IMT was not significantly higher in patients when compared to the control group (0.59 ± 0.16 vs 0.56 ± 0.16 mm, p = 0.4). There was no significant difference between the two groups in relation to the absence (p = 0.7) or presence (p = 0.6) of vascular risk factors. Although the difference did not reach statistical significance (p = 0.1), the irradiated young patients (age ≤ 52 years) had IMT measurements higher (0.54 ± 0.08 mm) than the non-irradiated young patients (0.49 ± 0.14 mm). The mean carotid IMT increased with increasing doses of radiation to the neck (p = 0.04).
This study shows that increased IMT of the common carotid artery after RT is radiation-dose-related. Therefore it is important to monitor IMT, which can be used as an imaging biomarker for early diagnosis of cerebrovascular disease in patients who have had radiotherapy for treatment of cancer of the head and neck and who are at increased risk for accelerated atherosclerosis in carotid arteries.
The bicuspid aortic valve (BAV) and specific systemic autoimmune diseases are associated with cardiovascular manifestation, including aortic aneurysm. We reported a case of 64 year-old patient with BAV and a history of ankylosing spondylitis (AS) and systemic lupus erythematosus (SLE), and who developed ascending thoracic aortic aneurysm. The patient presented also the homozygosity for genetic variants of MMP9, ACE, MTHFR and PAI-1 genes. Gene-environmental interactions may represent an additional pathogenetic dimension in the still challenging management of the abnormalities of the aortic wall, including dilatation, aneurysm and dissection.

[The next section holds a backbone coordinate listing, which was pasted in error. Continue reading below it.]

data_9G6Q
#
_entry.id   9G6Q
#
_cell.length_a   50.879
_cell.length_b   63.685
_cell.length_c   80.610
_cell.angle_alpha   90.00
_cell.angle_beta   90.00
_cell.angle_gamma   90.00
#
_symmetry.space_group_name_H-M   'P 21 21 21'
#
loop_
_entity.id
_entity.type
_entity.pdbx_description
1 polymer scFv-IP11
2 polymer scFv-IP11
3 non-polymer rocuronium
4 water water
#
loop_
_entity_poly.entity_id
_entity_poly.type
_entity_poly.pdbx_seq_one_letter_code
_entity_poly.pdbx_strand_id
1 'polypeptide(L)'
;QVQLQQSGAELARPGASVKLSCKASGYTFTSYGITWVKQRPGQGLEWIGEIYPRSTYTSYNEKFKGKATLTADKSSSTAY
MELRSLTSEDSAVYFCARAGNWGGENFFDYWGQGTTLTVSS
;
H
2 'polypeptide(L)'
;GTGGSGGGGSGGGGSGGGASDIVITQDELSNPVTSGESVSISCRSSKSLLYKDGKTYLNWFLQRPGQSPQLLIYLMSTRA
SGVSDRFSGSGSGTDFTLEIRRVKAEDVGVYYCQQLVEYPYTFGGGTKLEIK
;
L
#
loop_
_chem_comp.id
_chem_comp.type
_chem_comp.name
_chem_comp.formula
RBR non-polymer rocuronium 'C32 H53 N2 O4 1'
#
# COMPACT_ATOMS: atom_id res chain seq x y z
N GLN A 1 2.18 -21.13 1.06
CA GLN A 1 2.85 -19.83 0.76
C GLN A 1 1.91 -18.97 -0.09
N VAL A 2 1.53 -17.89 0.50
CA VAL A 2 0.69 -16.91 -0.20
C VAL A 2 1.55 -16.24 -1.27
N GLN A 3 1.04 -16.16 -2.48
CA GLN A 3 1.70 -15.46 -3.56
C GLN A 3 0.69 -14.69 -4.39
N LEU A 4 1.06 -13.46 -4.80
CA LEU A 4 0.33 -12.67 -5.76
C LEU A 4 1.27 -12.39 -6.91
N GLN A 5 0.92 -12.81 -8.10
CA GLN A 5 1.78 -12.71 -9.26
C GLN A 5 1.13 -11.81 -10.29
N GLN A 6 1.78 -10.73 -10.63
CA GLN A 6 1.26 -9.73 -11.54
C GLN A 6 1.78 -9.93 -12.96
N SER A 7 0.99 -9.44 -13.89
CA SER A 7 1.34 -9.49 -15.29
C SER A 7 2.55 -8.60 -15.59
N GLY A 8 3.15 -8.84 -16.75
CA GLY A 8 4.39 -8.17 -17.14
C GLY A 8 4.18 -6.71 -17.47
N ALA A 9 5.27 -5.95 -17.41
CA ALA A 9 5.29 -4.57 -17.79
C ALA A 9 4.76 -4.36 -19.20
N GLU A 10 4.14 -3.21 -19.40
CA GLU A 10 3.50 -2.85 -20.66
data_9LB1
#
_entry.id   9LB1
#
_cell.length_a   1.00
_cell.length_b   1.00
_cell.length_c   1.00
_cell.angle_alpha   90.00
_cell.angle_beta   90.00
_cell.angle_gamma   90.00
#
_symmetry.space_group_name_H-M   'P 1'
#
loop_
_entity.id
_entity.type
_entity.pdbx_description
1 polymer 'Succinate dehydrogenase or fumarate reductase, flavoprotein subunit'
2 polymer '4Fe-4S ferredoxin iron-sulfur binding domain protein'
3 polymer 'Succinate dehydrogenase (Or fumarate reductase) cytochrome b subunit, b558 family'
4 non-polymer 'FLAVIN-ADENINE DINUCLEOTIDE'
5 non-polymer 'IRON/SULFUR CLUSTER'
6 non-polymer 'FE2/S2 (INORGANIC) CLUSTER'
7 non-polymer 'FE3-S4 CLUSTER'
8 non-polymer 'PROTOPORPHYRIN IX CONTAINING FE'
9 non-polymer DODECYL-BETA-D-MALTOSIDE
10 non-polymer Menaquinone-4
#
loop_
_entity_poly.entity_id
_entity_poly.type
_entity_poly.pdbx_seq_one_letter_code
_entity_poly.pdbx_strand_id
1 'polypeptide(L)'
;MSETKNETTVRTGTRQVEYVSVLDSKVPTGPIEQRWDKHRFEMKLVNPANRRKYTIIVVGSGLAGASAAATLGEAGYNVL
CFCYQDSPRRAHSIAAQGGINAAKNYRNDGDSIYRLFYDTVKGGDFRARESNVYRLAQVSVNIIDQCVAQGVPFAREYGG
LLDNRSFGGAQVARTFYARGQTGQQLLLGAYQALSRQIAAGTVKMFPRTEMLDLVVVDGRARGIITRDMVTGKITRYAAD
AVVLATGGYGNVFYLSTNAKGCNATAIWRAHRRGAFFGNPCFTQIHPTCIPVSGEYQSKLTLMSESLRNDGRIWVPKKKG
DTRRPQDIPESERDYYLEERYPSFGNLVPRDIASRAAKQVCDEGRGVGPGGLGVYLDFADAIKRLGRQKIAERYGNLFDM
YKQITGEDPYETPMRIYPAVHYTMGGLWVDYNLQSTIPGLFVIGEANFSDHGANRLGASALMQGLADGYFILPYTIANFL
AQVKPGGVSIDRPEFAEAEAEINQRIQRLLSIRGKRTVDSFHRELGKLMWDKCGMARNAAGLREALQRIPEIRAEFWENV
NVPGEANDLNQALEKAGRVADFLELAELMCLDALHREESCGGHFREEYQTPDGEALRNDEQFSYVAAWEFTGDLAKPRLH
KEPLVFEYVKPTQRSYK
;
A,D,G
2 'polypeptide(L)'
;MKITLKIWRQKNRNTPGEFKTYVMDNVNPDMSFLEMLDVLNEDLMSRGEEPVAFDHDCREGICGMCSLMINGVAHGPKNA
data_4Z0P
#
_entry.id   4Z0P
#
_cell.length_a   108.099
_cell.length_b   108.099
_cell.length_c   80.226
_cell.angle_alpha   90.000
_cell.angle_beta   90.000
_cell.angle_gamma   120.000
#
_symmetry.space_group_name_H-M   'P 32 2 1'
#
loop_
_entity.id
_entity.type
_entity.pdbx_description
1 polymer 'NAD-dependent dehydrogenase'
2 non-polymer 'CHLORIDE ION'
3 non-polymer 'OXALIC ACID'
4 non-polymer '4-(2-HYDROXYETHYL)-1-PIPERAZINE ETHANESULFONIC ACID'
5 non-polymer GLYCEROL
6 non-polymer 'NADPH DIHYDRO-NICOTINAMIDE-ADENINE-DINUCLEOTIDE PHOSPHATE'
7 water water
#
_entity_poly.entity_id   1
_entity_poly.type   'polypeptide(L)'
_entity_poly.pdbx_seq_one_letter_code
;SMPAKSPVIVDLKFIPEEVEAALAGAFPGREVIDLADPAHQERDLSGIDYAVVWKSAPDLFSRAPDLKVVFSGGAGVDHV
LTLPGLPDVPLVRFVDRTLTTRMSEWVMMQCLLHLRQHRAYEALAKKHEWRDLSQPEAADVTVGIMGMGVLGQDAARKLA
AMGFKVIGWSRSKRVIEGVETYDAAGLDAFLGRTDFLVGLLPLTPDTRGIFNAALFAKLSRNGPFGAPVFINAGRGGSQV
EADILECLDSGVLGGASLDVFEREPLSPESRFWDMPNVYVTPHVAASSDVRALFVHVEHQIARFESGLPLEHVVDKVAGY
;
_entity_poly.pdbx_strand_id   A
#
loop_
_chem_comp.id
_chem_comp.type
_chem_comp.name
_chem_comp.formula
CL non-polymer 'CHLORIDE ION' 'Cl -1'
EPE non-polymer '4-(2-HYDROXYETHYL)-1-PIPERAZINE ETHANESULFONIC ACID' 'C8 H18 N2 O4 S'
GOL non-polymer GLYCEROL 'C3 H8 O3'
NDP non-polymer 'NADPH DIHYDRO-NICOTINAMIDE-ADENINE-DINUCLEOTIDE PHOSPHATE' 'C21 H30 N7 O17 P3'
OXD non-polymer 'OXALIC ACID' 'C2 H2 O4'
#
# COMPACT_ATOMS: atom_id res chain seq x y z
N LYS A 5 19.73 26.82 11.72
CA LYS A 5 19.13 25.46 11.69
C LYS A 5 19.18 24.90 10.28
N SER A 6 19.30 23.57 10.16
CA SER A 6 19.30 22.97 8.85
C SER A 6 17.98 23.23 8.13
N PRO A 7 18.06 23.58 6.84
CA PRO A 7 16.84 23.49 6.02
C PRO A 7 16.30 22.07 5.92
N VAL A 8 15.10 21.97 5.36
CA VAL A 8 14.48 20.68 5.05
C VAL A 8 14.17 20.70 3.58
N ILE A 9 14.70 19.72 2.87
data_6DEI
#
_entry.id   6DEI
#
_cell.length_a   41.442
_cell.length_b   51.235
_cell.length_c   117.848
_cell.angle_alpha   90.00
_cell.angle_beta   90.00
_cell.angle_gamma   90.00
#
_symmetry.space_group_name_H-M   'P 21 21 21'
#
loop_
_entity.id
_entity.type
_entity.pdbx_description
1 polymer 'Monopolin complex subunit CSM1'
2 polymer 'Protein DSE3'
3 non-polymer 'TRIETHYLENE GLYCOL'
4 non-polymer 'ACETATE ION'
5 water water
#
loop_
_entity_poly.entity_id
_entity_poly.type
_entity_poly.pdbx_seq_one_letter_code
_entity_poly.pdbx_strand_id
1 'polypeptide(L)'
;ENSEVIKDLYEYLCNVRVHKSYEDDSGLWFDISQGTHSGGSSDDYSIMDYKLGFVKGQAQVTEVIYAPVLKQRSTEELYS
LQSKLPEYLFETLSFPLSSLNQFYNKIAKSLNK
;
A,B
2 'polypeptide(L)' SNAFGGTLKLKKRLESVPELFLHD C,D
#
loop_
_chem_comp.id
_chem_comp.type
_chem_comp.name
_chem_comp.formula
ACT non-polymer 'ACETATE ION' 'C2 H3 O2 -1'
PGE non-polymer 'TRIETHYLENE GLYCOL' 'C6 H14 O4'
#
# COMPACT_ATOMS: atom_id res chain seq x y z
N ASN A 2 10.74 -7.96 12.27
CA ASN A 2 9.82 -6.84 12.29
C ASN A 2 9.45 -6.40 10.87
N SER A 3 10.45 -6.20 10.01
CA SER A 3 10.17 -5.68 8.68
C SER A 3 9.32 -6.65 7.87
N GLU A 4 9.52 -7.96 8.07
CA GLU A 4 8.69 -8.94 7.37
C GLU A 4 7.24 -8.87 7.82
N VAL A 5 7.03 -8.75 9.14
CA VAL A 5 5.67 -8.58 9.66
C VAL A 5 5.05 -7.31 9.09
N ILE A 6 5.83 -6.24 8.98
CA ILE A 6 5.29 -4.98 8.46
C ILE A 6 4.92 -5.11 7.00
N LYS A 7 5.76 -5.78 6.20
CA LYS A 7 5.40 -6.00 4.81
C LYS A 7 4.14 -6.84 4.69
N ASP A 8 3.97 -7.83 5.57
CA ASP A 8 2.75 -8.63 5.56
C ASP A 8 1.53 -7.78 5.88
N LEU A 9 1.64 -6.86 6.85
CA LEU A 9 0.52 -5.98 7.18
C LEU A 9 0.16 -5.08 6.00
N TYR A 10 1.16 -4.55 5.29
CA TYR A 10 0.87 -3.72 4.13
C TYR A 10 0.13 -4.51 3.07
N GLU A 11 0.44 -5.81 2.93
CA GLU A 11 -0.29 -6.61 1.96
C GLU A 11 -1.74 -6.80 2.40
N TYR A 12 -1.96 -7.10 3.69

Cardiac diagnostic or therapeutic testing is an essential tool for diagnosis and treatment of cardiovascular disease, but it also involves considerable exposure to ionizing radiation. Every exposure produces a corresponding increase in cancer risk, and risks are highest for radiation exposure during infancy and adolescence. Recent studies on chromosomal biomarkers corroborate the current radioprotection assumption showing that even modest radiation load due to cardiac catheter-based fluoroscopic procedures can damage the DNA of the cell. In this article, we review the biological and clinical risks of cardiac imaging employing ionizing radiation. We also discuss the perspectives offered by the use of molecular biomarkers in order to better assess the long-term development of health effects.
ionizing radiation; DNA damage; cancer risk; biomarkers; genetic polymorphisms